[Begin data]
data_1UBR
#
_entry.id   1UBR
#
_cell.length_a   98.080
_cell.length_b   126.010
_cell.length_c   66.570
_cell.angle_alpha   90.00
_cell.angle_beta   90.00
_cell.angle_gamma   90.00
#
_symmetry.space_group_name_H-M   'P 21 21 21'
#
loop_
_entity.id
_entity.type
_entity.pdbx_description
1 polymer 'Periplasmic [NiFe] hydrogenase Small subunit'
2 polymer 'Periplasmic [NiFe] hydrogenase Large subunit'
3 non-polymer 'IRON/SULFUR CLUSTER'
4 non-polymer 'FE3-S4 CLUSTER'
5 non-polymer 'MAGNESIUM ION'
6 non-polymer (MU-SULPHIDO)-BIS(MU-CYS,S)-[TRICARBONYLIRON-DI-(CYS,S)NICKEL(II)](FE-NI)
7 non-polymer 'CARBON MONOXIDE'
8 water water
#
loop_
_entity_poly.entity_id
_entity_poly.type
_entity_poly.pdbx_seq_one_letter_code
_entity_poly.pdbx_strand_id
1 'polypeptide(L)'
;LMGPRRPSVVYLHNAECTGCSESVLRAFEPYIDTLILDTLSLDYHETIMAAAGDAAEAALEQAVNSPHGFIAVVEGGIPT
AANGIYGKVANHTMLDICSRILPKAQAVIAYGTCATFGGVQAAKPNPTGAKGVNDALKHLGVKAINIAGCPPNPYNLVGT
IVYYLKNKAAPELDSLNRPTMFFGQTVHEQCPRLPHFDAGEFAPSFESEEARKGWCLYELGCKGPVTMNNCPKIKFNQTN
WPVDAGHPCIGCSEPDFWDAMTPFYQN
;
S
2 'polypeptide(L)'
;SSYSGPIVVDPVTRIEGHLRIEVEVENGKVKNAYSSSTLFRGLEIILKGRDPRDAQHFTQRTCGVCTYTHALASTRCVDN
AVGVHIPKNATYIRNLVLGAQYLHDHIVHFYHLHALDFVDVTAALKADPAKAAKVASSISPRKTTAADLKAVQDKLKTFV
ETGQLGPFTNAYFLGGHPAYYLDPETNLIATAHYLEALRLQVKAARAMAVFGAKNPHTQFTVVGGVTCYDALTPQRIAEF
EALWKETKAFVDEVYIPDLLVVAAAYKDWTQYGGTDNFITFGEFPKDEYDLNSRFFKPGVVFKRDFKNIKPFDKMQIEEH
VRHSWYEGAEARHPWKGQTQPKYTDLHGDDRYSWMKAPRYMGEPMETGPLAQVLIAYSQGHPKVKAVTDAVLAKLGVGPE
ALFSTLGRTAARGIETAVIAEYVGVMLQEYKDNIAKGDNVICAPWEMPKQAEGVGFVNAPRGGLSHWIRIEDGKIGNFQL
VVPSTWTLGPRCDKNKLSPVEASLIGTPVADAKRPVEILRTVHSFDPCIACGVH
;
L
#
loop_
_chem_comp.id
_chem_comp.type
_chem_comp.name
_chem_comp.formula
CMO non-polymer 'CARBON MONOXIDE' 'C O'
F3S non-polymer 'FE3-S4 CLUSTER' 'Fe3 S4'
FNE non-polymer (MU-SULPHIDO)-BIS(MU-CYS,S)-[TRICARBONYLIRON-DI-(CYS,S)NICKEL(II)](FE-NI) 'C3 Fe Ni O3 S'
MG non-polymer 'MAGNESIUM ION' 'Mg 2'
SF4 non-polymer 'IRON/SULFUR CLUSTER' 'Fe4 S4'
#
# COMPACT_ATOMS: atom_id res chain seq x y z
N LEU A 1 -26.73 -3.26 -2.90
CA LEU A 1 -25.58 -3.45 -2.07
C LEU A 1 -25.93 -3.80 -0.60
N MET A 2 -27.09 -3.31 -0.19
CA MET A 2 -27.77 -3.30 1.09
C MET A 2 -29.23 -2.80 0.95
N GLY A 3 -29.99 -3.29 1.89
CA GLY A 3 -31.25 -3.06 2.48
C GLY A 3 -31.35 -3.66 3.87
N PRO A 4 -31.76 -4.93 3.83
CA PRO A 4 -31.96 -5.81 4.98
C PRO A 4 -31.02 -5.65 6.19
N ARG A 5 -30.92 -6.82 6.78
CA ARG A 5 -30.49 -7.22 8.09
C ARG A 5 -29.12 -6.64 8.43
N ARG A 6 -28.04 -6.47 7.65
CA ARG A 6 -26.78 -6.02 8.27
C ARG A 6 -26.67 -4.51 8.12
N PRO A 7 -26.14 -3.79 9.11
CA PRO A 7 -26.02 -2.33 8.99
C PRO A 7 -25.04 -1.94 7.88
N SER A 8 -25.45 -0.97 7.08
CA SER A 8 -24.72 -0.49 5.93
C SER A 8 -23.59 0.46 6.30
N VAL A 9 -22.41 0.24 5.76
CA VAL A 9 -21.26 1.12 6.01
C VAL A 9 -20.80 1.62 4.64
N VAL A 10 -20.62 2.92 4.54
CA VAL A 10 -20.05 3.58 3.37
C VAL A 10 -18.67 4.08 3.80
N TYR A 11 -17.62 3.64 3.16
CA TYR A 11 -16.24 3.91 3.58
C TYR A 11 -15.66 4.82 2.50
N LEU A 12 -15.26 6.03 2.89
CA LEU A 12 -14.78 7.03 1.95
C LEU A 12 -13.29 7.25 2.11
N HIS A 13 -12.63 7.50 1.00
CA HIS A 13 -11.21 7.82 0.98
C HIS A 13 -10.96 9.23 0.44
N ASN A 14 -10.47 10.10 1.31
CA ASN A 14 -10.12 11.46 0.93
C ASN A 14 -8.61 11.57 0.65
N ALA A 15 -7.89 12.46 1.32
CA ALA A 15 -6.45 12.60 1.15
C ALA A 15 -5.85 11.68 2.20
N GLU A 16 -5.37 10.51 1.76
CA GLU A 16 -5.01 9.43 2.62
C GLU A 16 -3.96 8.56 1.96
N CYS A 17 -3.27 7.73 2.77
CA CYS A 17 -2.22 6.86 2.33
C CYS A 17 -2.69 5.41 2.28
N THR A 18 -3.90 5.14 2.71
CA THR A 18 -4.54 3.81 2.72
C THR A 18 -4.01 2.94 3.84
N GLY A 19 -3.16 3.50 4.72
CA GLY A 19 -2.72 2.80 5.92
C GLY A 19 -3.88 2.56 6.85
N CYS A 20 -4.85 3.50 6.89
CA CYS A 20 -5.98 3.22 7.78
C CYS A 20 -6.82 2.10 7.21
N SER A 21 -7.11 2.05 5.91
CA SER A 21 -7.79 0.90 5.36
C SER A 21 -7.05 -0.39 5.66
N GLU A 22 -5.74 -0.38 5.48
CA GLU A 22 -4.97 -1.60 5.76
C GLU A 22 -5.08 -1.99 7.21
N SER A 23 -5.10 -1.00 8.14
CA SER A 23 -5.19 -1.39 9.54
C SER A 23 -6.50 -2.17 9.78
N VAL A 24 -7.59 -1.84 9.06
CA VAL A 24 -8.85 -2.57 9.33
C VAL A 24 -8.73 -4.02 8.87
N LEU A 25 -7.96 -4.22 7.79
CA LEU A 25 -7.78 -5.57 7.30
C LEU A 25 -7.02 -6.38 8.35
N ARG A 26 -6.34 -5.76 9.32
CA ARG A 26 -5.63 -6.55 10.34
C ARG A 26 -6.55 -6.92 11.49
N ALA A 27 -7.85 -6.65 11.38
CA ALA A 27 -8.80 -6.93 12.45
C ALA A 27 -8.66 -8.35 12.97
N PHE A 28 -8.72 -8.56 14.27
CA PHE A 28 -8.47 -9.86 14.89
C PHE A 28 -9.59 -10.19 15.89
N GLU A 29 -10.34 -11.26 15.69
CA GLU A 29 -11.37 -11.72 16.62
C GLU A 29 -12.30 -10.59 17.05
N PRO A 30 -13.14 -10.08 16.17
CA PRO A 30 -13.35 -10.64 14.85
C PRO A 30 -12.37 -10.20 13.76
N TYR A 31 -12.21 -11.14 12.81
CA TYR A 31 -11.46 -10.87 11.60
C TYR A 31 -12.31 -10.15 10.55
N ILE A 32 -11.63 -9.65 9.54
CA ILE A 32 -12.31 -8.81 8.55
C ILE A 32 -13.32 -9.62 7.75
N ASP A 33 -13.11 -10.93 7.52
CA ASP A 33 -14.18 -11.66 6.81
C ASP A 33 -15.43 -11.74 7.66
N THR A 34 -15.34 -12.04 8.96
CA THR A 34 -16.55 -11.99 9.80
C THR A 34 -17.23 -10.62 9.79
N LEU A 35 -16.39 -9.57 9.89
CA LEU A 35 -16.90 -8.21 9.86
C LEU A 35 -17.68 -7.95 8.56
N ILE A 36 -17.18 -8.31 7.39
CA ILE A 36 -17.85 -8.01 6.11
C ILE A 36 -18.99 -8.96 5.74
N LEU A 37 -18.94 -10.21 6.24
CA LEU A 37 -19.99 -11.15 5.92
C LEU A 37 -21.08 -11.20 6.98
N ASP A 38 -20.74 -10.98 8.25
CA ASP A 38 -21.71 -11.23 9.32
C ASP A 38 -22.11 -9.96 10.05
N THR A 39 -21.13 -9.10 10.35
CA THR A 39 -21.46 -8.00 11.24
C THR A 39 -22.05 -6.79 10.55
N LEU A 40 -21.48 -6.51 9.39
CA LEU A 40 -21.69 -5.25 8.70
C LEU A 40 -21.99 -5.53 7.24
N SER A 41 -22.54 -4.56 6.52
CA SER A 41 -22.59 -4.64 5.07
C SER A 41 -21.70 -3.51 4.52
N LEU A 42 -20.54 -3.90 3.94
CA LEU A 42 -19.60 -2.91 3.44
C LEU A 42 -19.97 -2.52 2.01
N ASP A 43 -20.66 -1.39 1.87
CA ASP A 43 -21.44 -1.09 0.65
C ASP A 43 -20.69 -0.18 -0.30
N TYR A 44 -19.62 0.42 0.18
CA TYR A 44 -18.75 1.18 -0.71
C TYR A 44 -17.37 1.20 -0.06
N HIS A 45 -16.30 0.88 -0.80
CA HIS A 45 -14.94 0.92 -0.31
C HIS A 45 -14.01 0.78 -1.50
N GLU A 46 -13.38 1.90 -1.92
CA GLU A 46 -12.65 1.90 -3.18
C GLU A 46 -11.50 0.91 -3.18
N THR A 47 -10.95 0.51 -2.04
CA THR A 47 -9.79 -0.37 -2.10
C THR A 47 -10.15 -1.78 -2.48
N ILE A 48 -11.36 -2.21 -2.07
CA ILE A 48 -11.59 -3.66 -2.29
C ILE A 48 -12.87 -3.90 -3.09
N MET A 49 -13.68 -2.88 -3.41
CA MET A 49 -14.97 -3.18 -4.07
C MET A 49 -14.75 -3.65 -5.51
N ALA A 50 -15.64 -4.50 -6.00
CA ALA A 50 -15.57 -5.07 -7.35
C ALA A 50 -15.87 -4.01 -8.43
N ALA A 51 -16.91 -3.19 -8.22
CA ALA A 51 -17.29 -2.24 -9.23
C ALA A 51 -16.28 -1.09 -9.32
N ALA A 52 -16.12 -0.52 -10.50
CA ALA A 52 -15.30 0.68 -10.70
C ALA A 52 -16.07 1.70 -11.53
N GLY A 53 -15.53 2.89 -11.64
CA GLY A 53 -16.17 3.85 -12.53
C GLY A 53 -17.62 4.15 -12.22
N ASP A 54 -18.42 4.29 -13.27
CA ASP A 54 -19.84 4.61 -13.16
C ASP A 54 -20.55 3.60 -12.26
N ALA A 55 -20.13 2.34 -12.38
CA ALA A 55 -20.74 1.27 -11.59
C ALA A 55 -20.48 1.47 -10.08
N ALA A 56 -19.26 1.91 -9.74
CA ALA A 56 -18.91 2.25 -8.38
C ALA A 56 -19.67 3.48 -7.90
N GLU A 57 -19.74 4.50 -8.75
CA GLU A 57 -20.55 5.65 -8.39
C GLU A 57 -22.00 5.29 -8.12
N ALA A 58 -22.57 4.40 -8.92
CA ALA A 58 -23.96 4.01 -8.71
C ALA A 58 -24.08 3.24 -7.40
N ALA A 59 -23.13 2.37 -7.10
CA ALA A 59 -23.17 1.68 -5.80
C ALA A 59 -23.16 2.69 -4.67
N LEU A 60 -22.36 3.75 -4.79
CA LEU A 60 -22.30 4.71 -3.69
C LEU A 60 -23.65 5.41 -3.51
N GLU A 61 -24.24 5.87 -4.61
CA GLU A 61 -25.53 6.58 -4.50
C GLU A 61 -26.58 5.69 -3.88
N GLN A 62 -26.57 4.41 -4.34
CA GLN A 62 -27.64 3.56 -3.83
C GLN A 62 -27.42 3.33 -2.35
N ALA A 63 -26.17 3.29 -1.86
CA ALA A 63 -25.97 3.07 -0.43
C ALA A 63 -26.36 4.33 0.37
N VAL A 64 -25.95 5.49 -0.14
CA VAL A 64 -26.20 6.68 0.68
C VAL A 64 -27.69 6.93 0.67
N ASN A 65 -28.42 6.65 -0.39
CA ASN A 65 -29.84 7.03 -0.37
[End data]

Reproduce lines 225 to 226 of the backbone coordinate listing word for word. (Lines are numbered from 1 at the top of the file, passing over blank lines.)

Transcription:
CA ALA A 55 -20.74 1.27 -11.59
C ALA A 55 -20.48 1.47 -10.08